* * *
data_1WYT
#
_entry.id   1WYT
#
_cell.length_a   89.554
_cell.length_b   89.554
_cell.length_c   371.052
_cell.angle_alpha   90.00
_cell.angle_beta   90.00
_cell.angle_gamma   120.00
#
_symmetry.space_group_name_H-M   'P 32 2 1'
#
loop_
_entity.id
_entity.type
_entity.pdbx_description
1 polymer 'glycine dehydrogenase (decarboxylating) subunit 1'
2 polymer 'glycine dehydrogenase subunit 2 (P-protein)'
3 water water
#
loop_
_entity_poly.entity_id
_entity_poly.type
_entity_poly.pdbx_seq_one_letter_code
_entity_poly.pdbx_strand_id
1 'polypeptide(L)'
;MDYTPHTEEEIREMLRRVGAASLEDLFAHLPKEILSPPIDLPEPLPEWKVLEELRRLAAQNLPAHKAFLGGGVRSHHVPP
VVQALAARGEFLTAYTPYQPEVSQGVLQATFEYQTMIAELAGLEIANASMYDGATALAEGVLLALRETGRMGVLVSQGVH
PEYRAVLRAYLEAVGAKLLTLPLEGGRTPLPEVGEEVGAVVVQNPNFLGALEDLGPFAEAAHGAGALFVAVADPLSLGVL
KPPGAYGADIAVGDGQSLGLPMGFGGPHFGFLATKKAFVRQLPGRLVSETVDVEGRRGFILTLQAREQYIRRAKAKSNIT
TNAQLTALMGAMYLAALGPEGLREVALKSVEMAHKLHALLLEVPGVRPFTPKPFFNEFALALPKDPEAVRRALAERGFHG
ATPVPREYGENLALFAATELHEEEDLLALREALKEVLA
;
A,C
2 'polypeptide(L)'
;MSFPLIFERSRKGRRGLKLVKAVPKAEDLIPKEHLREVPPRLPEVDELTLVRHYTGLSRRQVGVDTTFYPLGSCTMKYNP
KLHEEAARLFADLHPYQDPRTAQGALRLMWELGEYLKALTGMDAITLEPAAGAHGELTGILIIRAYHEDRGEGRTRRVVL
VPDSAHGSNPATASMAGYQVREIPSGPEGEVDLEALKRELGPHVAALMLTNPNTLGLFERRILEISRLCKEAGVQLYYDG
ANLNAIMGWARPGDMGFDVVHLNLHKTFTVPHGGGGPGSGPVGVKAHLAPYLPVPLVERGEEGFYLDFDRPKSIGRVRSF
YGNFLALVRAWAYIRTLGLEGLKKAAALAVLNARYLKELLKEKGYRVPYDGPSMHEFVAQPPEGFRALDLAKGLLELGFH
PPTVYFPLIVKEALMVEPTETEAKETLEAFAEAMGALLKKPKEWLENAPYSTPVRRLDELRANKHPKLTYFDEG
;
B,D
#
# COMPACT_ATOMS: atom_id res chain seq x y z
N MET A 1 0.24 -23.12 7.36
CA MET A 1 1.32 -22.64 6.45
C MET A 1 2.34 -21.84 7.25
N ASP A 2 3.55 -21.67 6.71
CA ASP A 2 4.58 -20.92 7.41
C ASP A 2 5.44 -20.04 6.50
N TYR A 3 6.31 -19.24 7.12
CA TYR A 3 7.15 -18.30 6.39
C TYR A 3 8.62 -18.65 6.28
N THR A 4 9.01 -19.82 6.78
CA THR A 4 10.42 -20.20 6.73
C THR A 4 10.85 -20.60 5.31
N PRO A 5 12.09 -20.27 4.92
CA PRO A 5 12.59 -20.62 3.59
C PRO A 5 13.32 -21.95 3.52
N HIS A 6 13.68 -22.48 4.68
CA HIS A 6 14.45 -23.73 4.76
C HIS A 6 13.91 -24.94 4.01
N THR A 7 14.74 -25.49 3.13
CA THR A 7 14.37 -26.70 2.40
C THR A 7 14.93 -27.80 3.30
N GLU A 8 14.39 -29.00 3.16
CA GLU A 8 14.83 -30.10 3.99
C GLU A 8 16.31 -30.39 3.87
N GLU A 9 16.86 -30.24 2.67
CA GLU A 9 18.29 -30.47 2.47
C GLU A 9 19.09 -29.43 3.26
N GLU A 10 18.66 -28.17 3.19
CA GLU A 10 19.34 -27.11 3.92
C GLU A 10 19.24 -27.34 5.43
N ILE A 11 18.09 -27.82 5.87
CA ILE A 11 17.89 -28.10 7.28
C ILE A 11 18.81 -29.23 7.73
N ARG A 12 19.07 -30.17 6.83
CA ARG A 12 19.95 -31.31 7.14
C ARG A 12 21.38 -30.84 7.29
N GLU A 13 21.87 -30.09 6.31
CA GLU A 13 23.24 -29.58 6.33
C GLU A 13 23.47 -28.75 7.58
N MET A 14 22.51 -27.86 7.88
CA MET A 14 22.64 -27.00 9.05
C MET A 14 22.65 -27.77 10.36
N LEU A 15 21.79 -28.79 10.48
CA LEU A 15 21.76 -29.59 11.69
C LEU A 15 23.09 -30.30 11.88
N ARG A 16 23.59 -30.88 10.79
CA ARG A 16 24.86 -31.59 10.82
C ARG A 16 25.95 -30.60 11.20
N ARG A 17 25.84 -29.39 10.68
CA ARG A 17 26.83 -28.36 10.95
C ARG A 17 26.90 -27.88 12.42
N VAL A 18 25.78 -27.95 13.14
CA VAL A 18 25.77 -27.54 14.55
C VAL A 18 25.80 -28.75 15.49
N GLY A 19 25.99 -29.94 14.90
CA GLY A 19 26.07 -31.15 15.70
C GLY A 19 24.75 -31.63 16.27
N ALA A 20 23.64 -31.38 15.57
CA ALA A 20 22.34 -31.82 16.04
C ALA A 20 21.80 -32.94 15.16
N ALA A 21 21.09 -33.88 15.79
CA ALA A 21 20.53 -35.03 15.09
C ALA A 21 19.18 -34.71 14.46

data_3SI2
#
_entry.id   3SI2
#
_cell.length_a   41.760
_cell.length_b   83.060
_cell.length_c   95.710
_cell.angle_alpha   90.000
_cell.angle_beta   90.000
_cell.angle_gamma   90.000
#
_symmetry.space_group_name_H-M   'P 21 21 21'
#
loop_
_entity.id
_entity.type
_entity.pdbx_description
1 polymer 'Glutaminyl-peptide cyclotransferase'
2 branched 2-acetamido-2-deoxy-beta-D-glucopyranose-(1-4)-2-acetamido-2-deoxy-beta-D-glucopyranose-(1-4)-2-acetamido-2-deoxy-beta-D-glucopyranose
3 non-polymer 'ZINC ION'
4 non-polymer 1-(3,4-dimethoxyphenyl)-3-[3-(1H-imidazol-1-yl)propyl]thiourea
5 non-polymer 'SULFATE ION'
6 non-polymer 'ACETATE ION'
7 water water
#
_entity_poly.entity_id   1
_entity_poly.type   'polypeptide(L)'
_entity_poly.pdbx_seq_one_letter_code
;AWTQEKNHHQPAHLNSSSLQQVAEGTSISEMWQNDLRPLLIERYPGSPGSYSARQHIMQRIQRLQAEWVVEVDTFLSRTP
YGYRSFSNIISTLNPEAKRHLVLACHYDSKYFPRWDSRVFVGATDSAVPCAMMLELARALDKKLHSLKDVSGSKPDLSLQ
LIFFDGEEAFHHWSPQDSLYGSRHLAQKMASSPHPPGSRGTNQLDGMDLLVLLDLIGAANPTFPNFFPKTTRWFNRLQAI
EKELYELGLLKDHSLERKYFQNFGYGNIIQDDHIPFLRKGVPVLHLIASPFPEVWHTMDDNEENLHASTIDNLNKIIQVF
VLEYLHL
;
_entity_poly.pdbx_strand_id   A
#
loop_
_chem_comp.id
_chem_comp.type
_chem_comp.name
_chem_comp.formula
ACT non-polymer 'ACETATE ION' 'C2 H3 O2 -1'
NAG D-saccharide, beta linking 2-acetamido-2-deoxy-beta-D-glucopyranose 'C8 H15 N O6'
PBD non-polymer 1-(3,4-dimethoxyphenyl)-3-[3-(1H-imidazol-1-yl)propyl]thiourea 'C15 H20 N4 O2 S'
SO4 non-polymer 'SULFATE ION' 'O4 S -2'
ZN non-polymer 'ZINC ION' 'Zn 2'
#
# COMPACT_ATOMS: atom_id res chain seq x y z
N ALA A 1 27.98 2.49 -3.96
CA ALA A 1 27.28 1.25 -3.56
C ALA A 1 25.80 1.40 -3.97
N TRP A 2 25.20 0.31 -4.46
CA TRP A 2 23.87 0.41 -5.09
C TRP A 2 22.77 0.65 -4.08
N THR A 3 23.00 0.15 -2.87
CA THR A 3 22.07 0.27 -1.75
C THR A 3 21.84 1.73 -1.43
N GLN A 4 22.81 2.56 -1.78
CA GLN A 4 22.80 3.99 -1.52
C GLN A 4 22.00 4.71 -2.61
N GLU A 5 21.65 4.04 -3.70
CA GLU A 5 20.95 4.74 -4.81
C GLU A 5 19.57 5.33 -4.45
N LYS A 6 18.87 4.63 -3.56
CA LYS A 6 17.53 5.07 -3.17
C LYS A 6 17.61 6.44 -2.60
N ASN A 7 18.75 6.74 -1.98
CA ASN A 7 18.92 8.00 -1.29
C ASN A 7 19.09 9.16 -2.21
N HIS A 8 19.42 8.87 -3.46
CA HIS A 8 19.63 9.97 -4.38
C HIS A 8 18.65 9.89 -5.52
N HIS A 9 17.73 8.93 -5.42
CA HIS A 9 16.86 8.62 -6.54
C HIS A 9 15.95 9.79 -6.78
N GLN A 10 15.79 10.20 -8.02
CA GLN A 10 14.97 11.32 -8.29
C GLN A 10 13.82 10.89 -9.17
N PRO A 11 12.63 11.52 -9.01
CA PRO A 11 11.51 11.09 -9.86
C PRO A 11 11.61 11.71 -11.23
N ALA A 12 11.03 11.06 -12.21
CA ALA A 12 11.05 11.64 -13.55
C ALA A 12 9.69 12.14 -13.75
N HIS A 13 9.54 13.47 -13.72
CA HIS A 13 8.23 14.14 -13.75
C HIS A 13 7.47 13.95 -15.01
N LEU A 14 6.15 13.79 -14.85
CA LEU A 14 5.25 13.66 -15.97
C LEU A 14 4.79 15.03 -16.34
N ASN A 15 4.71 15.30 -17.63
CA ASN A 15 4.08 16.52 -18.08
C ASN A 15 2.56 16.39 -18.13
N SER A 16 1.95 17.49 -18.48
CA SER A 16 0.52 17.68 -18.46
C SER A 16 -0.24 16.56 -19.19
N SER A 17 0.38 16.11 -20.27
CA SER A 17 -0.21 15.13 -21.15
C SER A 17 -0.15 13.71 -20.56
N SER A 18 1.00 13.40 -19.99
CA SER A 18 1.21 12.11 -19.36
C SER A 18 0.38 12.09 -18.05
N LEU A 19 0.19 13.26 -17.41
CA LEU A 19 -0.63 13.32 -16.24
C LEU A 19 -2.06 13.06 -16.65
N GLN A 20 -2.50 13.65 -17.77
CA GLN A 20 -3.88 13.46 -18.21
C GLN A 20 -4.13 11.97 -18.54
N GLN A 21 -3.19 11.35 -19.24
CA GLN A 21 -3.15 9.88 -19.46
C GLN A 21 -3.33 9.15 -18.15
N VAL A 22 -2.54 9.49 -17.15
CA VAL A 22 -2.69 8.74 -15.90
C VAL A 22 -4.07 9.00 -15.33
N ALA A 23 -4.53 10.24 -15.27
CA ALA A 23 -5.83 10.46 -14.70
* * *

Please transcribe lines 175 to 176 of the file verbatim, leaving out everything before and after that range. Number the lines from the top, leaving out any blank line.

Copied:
C LYS A 6 17.61 6.44 -2.60
N ASN A 7 18.75 6.74 -1.98